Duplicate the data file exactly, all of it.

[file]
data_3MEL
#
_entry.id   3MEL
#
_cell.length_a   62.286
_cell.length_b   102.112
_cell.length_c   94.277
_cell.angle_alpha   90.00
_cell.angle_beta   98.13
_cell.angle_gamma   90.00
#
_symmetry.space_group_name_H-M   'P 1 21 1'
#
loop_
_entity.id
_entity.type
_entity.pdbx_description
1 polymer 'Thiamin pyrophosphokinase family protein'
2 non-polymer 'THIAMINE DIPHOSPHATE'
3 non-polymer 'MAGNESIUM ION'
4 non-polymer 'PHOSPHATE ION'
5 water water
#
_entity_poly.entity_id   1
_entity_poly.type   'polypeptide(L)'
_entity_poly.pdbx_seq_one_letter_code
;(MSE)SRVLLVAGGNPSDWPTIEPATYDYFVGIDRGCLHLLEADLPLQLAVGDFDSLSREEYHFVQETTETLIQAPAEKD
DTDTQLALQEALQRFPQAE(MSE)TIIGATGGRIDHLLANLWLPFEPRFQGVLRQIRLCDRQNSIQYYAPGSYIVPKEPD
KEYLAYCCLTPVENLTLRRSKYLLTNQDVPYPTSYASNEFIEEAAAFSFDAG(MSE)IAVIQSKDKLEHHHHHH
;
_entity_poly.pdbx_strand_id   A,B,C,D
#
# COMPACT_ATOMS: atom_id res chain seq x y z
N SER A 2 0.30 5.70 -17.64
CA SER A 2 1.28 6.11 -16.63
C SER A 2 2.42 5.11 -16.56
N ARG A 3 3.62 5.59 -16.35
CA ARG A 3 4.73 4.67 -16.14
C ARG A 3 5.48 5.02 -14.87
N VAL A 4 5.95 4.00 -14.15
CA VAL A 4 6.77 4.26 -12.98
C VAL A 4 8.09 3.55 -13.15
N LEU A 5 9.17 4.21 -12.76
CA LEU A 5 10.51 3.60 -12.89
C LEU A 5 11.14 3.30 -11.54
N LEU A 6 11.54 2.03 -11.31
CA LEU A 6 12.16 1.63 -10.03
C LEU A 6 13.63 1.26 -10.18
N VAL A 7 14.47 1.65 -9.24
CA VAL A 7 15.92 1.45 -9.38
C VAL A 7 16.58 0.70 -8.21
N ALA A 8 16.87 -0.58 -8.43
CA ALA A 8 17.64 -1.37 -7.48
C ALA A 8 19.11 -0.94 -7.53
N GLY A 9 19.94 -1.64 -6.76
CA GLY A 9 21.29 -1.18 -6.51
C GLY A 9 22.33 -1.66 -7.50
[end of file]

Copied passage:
data_3MEL
#
_entry.id   3MEL
#
_cell.length_a   62.286
_cell.length_b   102.112
_cell.length_c   94.277
_cell.angle_alpha   90.00
_cell.angle_beta   98.13
_cell.angle_gamma   90.00
#
_symmetry.space_group_name_H-M   'P 1 21 1'
#
loop_
_entity.id
_entity.type
_entity.pdbx_description
1 polymer 'Thiamin pyrophosphokinase family protein'
2 non-polymer 'THIAMINE DIPHOSPHATE'
3 non-polymer 'MAGNESIUM ION'
4 non-polymer 'PHOSPHATE ION'
5 water water
#
_entity_poly.entity_id   1
_entity_poly.type   'polypeptide(L)'
_entity_poly.pdbx_seq_one_letter_code
;(MSE)SRVLLVAGGNPSDWPTIEPATYDYFVGIDRGCLHLLEADLPLQLAVGDFDSLSREEYHFVQETTETLIQAPAEKD
DTDTQLALQEALQRFPQAE(MSE)TIIGATGGRIDHLLANLWLPFEPRFQGVLRQIRLCDRQNSIQYYAPGSYIVPKEPD
KEYLAYCCLTPVENLTLRRSKYLLTNQDVPYPTSYASNEFIEEAAAFSFDAG(MSE)IAVIQSKDKLEHHHHHH
;
_entity_poly.pdbx_strand_id   A,B,C,D
#
# COMPACT_ATOMS: atom_id res chain seq x y z
N SER A 2 0.30 5.70 -17.64
CA SER A 2 1.28 6.11 -16.63
C SER A 2 2.42 5.11 -16.56
N ARG A 3 3.62 5.59 -16.35
CA ARG A 3 4.73 4.67 -16.14
C ARG A 3 5.48 5.02 -14.87
N VAL A 4 5.95 4.00 -14.15
CA VAL A 4 6.77 4.26 -12.98
C VAL A 4 8.09 3.55 -13.15
N LEU A 5 9.17 4.21 -12.76
CA LEU A 5 10.51 3.60 -12.89
C LEU A 5 11.14 3.30 -11.54
N LEU A 6 11.54 2.03 -11.31
CA LEU A 6 12.16 1.63 -10.03
C LEU A 6 13.63 1.26 -10.18
N VAL A 7 14.47 1.65 -9.24
CA VAL A 7 15.92 1.45 -9.38
C VAL A 7 16.58 0.70 -8.21
N ALA A 8 16.87 -0.58 -8.43
CA ALA A 8 17.64 -1.37 -7.48
C ALA A 8 19.11 -0.94 -7.53
N GLY A 9 19.94 -1.64 -6.76
CA GLY A 9 21.29 -1.18 -6.51
C GLY A 9 22.33 -1.66 -7.50